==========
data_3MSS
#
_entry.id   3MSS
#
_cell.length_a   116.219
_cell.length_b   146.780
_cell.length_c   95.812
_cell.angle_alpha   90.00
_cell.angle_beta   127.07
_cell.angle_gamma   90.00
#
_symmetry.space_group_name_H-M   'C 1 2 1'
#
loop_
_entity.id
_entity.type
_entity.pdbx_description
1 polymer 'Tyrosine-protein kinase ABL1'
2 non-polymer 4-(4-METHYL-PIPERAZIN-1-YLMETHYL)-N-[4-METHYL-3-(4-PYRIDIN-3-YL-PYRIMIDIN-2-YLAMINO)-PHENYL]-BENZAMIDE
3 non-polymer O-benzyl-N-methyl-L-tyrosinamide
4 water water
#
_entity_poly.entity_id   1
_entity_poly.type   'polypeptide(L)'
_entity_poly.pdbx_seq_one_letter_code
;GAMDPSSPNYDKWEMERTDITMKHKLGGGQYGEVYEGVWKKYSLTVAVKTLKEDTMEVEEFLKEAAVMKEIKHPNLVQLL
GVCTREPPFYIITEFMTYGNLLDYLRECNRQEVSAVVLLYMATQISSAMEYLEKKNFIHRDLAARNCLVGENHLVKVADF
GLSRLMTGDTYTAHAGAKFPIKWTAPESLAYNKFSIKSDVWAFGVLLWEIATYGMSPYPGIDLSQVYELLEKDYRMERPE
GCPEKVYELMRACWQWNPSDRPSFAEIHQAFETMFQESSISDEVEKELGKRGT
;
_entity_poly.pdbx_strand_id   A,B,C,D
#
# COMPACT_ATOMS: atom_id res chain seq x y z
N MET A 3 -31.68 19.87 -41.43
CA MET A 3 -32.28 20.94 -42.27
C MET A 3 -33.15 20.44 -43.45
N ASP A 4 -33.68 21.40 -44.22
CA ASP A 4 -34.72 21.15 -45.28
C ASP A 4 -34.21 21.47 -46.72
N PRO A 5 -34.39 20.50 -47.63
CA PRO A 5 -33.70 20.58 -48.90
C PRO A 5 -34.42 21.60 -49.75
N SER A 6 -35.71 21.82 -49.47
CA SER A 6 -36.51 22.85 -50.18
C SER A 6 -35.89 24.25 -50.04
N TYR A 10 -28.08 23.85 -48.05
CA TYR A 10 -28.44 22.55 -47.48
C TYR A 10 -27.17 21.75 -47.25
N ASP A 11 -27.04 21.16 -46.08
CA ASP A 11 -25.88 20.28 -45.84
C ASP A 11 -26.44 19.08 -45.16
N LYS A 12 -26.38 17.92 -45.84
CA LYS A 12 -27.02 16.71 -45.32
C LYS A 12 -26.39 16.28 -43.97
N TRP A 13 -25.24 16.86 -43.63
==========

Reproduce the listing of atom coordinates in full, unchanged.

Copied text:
data_3MSS
#
_entry.id   3MSS
#
_cell.length_a   116.219
_cell.length_b   146.780
_cell.length_c   95.812
_cell.angle_alpha   90.00
_cell.angle_beta   127.07
_cell.angle_gamma   90.00
#
_symmetry.space_group_name_H-M   'C 1 2 1'
#
loop_
_entity.id
_entity.type
_entity.pdbx_description
1 polymer 'Tyrosine-protein kinase ABL1'
2 non-polymer 4-(4-METHYL-PIPERAZIN-1-YLMETHYL)-N-[4-METHYL-3-(4-PYRIDIN-3-YL-PYRIMIDIN-2-YLAMINO)-PHENYL]-BENZAMIDE
3 non-polymer O-benzyl-N-methyl-L-tyrosinamide
4 water water
#
_entity_poly.entity_id   1
_entity_poly.type   'polypeptide(L)'
_entity_poly.pdbx_seq_one_letter_code
;GAMDPSSPNYDKWEMERTDITMKHKLGGGQYGEVYEGVWKKYSLTVAVKTLKEDTMEVEEFLKEAAVMKEIKHPNLVQLL
GVCTREPPFYIITEFMTYGNLLDYLRECNRQEVSAVVLLYMATQISSAMEYLEKKNFIHRDLAARNCLVGENHLVKVADF
GLSRLMTGDTYTAHAGAKFPIKWTAPESLAYNKFSIKSDVWAFGVLLWEIATYGMSPYPGIDLSQVYELLEKDYRMERPE
GCPEKVYELMRACWQWNPSDRPSFAEIHQAFETMFQESSISDEVEKELGKRGT
;
_entity_poly.pdbx_strand_id   A,B,C,D
#
# COMPACT_ATOMS: atom_id res chain seq x y z
N MET A 3 -31.68 19.87 -41.43
CA MET A 3 -32.28 20.94 -42.27
C MET A 3 -33.15 20.44 -43.45
N ASP A 4 -33.68 21.40 -44.22
CA ASP A 4 -34.72 21.15 -45.28
C ASP A 4 -34.21 21.47 -46.72
N PRO A 5 -34.39 20.50 -47.63
CA PRO A 5 -33.70 20.58 -48.90
C PRO A 5 -34.42 21.60 -49.75
N SER A 6 -35.71 21.82 -49.47
CA SER A 6 -36.51 22.85 -50.18
C SER A 6 -35.89 24.25 -50.04
N TYR A 10 -28.08 23.85 -48.05
CA TYR A 10 -28.44 22.55 -47.48
C TYR A 10 -27.17 21.75 -47.25
N ASP A 11 -27.04 21.16 -46.08
CA ASP A 11 -25.88 20.28 -45.84
C ASP A 11 -26.44 19.08 -45.16
N LYS A 12 -26.38 17.92 -45.84
CA LYS A 12 -27.02 16.71 -45.32
C LYS A 12 -26.39 16.28 -43.97
N TRP A 13 -25.24 16.86 -43.63